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About this product
- DescriptionJeffrey L. Rubenstein offers a translation from the Hebrew of The Formation of the Babylonian Talmud by David Weiss Halivni. Halivni's work is widely regarded as the most comprehensive scholarly examination of the processes of composition and editing of the Babylonian Talmud. Halivni presents the summation of a lifetime of scholarship and the conclusions of his multivolume Talmudic commentary, Sources and Traditions (Meqorot umesorot). Arguing against the traditional view that the Talmud was composed c. 450 CE by the last of the named sages in the Talmud, the Amoraim, Halivni proposes that its formation took place over a much longer period of time, t reaching its final form until about 750 CE. The Talmud consists of many literary strata or layers, with later layers constantly commenting upon and reinterpreting earlier layers. The later layers differ qualitatively from the earlier layers, and were composed by anymous sages whom Halivni calls Stammaim. These sages were the true author-editors of the Talmud, who reconstructed the reasons underpinning earlier rulings, created the dialectical argumentation characteristic of the Talmud, and formulated the literary units that make up the Talmudic text. Halivni also discusses the history and development of rabbinic tradition from the Mishnah through the post-Talmud legal codes, the types of dialectical analysis found in the different rabbinic works, and the roles of reciters, transmitters, compilers, and editors in the composition of the Talmud. This volume contains an introduction and antations by Jeffrey Rubenstein.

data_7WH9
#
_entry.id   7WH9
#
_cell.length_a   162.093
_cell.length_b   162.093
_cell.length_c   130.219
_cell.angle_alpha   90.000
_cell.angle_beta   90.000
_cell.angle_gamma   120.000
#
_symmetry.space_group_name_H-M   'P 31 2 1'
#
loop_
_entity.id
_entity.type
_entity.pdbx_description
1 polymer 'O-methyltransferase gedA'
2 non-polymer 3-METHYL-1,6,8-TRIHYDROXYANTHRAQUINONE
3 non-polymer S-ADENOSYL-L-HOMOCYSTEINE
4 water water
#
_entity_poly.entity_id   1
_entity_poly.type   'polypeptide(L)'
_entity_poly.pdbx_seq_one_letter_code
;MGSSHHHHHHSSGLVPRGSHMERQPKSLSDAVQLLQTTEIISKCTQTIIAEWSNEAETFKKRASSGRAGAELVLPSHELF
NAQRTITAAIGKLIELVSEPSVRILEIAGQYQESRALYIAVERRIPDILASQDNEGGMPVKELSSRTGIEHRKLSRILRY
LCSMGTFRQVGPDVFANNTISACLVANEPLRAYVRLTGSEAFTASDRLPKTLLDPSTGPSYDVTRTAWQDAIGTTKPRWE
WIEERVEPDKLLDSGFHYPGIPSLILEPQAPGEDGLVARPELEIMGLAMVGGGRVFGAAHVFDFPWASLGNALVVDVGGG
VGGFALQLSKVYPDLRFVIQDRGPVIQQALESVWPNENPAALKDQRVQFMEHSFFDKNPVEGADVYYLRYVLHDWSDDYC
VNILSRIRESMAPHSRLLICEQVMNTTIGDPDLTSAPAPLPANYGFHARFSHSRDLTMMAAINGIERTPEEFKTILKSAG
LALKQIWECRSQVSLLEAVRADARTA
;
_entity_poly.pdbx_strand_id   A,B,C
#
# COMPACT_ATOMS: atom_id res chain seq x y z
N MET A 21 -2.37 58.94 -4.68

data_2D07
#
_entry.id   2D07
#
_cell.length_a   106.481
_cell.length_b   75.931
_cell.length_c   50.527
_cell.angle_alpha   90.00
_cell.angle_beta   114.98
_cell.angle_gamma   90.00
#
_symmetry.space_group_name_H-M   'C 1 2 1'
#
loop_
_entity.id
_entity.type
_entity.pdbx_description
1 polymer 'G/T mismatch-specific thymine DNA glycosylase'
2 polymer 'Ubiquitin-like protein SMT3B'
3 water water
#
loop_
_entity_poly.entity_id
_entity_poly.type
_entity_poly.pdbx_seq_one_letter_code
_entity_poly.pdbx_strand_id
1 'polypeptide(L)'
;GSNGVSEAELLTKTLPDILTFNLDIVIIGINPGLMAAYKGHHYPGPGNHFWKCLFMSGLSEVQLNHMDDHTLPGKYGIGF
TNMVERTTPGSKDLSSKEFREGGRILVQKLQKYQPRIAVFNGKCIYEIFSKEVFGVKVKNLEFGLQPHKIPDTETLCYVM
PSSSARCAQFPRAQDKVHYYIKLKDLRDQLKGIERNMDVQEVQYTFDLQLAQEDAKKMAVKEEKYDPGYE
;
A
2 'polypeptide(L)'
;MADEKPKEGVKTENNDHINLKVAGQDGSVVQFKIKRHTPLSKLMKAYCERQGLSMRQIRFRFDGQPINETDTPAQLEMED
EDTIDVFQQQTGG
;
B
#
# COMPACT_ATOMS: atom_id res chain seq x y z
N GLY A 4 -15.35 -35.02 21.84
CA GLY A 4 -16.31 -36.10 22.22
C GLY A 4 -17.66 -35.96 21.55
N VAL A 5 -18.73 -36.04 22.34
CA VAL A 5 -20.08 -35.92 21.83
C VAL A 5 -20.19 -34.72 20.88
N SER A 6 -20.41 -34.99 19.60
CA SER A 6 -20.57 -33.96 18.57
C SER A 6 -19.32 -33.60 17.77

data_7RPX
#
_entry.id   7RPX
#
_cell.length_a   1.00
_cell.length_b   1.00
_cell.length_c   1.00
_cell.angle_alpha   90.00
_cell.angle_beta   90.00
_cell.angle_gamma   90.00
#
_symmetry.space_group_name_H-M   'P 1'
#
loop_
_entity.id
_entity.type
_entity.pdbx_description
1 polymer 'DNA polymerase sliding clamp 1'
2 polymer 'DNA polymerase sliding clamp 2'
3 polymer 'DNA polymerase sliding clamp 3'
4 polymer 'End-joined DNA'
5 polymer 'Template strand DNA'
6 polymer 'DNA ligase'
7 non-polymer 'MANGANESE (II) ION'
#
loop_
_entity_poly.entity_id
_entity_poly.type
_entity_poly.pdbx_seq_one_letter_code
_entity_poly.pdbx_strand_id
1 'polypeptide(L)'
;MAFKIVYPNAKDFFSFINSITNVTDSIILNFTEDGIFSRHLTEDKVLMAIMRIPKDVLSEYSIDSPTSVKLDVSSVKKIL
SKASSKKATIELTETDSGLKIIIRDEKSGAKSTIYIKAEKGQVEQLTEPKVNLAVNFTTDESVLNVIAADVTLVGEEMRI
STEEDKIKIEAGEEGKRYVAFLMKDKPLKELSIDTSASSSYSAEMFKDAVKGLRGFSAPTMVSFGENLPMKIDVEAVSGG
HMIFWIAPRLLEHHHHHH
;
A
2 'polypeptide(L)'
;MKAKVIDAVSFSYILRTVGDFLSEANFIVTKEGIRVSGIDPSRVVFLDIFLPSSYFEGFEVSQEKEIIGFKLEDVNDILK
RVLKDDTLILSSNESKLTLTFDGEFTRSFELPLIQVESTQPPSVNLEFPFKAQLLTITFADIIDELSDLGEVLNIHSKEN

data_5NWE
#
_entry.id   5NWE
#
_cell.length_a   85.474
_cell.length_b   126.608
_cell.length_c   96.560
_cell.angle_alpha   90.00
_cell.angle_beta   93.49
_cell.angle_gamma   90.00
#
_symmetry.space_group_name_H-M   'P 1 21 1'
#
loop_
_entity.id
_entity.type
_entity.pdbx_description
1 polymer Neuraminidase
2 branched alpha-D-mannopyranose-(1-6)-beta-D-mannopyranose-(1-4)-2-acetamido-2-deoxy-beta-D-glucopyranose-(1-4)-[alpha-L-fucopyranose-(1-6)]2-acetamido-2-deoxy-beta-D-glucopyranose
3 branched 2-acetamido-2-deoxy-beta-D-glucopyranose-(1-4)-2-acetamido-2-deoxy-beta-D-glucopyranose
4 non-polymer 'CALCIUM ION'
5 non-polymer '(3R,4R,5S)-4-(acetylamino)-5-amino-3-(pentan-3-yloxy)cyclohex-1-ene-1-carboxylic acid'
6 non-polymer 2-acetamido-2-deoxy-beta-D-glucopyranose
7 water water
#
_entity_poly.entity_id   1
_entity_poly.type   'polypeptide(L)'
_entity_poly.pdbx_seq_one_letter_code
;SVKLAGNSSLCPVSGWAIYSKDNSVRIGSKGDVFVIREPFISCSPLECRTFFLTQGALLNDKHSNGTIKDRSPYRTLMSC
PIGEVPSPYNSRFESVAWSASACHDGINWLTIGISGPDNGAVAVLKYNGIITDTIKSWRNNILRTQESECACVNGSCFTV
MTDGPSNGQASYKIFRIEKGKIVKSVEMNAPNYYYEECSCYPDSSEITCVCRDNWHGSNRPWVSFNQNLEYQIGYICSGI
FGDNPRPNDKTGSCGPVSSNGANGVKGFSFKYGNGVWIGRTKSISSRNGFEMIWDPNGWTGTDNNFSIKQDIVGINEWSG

- Author BiographyDavid Weiss Halivni was ordained in 1943 as rabbi at the yeshivah of Sighet, Romania, at the age of fifteen. When his town was seized by the Germans in March 1944, he was sent first to Auschwitz, and then to the Wolfsberg and Ebensee (Mauthausen) concentration camps. He was the only member of his family to survive the Holocaust. Professor Halivni became a naturalized US citizen in 1952. He received his doctorate from the Jewish Theological Seminary in 1958. He has taught at the Jewish Theological Seminary, Columbia University, the Hebrew University of Jerusalem, Bar-Ilan University, and Harvard Law School. Jeffrey L. Rubenstein is the Skirball Professor of Talmud and Rabbinic Literature in the Skirball Department of Hebrew and Judaic Studies of New York University. He received his Ph. D. from the Department of Religion of Columbia University. His books include The History of Sukkot in the SecondTemple and Rabbinic Periods (1995); Talmudic Stories: Narrative Art, Composition and Culture (1999), The Culture of the Babylonian Talmud (2003), and most recently, Stories of the Babylonian Talmud (2010). Dr. Rubenstein has written numerous articles on the Jewish festivals, Talmudic stories, the development of Jewish law, and topics in Jewish liturgy and ethics.
- Author(s)David Weiss Halivni
- PublisherOxford University Press Inc
- Date of Publication22/11/2013
- SubjectNon-Christian Religions
- Place of PublicationNew York
- Country of PublicationUnited States
- ImprintOxford University Press Inc
- Weight586 g
- Width162 mm
- Height241 mm
- Spine30 mm
- Translated byJeffrey L. Rubenstein
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